Right, familiarity supposedly breeds contempt according to the ancient story of the Fox and the Lion. However, when it comes to team performance familiarity quite often leads to higher performance!
Robert Huckman and Bradley Staats tell this fascinating story about “the Henry Ford of Knee replacements” orthopaedic surgeon who was by far the fastest, most productive and best (less complications) knee replacement surgeon in the US.
His key to success?
He worked with the same two, familiar, teams in the same two operating rooms for years and years. And this is not only true in health care. It is also true in defence teams, sports teams, in aviation and in corporate teams.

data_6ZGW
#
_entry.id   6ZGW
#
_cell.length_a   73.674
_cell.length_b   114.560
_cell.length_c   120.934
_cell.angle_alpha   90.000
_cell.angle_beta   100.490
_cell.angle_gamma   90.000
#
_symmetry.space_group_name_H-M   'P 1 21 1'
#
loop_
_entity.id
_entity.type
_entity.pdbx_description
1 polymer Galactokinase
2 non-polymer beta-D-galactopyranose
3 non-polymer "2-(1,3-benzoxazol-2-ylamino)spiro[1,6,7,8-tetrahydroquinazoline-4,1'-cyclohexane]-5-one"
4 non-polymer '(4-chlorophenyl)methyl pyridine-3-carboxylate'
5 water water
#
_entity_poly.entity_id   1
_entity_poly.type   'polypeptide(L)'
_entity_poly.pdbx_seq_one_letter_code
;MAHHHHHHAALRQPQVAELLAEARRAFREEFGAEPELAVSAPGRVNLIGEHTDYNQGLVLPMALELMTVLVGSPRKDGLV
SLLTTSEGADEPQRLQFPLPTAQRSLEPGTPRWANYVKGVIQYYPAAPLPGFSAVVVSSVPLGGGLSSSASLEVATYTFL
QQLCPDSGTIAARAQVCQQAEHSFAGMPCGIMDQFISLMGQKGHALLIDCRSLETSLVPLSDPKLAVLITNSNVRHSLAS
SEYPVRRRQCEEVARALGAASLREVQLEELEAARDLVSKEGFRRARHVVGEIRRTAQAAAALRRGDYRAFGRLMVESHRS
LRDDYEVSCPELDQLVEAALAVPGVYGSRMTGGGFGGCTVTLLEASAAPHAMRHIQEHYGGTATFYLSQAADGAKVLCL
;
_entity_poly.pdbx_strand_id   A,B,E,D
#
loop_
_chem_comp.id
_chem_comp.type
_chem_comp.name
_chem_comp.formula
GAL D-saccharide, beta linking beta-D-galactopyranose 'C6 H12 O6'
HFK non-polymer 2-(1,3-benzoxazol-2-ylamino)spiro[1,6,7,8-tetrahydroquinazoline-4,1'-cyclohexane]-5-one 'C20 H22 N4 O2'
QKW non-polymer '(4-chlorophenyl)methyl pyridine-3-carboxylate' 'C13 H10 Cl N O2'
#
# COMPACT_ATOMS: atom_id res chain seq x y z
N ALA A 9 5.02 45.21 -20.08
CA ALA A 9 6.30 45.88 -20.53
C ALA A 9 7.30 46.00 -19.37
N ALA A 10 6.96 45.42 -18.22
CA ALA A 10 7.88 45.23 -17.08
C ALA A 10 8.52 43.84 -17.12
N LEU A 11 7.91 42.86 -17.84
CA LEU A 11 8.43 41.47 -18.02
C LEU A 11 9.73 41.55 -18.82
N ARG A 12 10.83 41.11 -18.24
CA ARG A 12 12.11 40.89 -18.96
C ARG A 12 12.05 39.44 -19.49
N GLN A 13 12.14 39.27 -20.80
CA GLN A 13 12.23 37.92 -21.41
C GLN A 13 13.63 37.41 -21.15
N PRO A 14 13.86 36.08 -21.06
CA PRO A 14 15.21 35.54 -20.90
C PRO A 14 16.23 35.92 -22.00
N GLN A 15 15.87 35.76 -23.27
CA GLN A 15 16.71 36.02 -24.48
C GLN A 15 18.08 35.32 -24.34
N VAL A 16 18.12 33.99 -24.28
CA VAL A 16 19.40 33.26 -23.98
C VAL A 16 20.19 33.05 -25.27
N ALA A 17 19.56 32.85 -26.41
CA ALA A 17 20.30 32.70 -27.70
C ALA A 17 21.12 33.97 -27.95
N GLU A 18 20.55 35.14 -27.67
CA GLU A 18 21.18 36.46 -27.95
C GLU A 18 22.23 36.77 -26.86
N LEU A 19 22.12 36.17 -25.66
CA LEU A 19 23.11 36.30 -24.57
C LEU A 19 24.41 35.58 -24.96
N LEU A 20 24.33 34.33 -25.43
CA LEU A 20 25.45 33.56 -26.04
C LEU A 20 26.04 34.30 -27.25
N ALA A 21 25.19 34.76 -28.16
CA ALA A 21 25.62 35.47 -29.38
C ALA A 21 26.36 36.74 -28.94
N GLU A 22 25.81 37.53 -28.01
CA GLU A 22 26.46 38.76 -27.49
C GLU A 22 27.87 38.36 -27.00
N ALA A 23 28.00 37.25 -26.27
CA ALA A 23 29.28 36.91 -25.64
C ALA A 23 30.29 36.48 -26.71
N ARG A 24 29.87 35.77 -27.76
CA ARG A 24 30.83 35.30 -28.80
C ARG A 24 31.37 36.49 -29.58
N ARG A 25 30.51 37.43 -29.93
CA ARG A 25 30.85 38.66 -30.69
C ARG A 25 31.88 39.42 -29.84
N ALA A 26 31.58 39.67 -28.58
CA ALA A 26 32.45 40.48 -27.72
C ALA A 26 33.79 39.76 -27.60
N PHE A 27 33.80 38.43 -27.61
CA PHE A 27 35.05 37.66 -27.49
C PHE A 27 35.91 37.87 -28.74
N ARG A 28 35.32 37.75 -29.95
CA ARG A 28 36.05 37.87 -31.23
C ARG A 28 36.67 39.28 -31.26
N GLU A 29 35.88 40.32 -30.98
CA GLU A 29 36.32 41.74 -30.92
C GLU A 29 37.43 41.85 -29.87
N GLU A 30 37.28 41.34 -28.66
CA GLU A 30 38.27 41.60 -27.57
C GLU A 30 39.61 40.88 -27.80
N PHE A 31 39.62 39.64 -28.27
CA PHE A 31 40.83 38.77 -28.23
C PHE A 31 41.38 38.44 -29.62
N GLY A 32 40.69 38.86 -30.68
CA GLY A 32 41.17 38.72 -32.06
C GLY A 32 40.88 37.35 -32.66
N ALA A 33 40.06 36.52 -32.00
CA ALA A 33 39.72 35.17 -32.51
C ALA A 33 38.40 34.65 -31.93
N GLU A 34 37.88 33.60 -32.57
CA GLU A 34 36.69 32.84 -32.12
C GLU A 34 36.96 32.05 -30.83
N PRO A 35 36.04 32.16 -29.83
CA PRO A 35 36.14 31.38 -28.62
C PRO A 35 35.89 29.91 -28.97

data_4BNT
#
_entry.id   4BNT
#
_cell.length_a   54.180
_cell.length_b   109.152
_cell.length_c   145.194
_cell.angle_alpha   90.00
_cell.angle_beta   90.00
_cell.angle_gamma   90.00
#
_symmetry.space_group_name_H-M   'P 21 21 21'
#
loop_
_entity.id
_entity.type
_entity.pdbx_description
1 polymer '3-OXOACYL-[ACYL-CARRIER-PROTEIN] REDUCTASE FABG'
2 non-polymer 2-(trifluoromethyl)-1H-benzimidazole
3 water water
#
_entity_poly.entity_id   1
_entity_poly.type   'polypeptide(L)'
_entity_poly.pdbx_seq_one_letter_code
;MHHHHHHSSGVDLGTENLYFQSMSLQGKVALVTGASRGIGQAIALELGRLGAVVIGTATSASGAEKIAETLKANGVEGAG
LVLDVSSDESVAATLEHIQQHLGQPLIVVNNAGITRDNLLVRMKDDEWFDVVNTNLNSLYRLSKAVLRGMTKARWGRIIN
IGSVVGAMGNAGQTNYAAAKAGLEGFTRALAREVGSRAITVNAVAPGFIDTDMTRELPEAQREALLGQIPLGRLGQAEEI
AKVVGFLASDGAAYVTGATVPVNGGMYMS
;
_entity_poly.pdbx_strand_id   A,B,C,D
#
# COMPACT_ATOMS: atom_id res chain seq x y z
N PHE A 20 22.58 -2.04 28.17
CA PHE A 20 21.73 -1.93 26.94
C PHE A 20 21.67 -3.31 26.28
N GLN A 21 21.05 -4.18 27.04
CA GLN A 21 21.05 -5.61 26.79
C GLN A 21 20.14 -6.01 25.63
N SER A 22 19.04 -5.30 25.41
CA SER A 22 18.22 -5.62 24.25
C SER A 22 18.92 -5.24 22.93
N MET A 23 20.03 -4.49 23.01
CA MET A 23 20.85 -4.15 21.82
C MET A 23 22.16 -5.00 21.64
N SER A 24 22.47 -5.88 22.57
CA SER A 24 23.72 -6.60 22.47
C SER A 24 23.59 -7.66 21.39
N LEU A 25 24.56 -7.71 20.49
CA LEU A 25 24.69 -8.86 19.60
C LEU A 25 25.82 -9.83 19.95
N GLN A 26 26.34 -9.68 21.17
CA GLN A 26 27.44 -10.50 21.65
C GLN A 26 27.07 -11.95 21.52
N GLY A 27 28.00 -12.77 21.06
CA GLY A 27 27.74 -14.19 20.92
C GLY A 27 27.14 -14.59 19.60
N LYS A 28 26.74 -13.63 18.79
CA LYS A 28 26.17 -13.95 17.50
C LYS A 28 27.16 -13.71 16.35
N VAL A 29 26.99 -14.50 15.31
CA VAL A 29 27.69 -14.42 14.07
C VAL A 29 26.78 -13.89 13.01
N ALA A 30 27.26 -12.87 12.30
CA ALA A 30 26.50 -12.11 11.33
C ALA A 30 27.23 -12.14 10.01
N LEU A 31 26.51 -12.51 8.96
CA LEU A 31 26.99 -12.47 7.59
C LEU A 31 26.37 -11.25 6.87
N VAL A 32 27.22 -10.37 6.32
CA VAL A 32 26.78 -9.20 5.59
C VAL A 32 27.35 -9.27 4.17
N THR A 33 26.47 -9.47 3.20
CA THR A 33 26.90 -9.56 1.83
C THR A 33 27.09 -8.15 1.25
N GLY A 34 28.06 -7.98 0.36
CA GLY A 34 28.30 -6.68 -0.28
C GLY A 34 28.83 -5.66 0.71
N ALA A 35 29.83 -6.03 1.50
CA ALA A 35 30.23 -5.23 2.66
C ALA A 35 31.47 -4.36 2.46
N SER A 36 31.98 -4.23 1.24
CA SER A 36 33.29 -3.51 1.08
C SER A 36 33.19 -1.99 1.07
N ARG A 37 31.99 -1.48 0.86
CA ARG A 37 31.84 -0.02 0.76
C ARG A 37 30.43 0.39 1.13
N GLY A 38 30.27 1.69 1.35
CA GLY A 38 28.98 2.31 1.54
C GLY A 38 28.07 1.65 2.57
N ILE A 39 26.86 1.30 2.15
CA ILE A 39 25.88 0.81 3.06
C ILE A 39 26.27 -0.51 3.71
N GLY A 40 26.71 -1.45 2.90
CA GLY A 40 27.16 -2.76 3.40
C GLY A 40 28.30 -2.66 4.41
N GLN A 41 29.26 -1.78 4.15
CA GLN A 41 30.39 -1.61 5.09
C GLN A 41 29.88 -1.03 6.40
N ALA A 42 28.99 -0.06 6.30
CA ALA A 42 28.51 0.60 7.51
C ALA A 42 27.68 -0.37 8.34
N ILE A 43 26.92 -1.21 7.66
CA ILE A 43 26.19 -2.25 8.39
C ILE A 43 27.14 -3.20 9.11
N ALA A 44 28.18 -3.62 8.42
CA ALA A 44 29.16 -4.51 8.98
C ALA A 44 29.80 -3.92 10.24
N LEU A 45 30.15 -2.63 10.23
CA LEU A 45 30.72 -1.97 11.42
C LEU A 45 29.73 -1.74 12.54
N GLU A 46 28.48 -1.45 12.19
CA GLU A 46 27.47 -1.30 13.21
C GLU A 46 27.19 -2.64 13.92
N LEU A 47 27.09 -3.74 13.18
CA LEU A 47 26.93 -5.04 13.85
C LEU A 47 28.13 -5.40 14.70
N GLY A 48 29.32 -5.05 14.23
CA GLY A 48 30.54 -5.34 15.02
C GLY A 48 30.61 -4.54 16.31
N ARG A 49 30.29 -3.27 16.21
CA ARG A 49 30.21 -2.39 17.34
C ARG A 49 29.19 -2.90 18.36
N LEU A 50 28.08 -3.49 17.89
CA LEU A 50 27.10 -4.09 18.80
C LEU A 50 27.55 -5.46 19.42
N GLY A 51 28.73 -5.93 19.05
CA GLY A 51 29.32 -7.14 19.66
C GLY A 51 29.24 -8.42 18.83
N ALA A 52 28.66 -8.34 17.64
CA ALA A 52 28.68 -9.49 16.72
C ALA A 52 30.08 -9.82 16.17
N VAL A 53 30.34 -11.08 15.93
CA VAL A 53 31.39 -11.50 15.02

Huckman and Staats found that when “familiarity increased by 50%, defects decreased by 19%, and deviations from budget decreased by 30%”. They also found in terms of predictors familiarity is better than individual experience of team members or team leaders.
It seems that the logic and advantages of team work are so widely excepted that we have started to believe these advantages should come automatically. But no, team performance needs dedicated and intentional work and, yes, it also needs familiarity.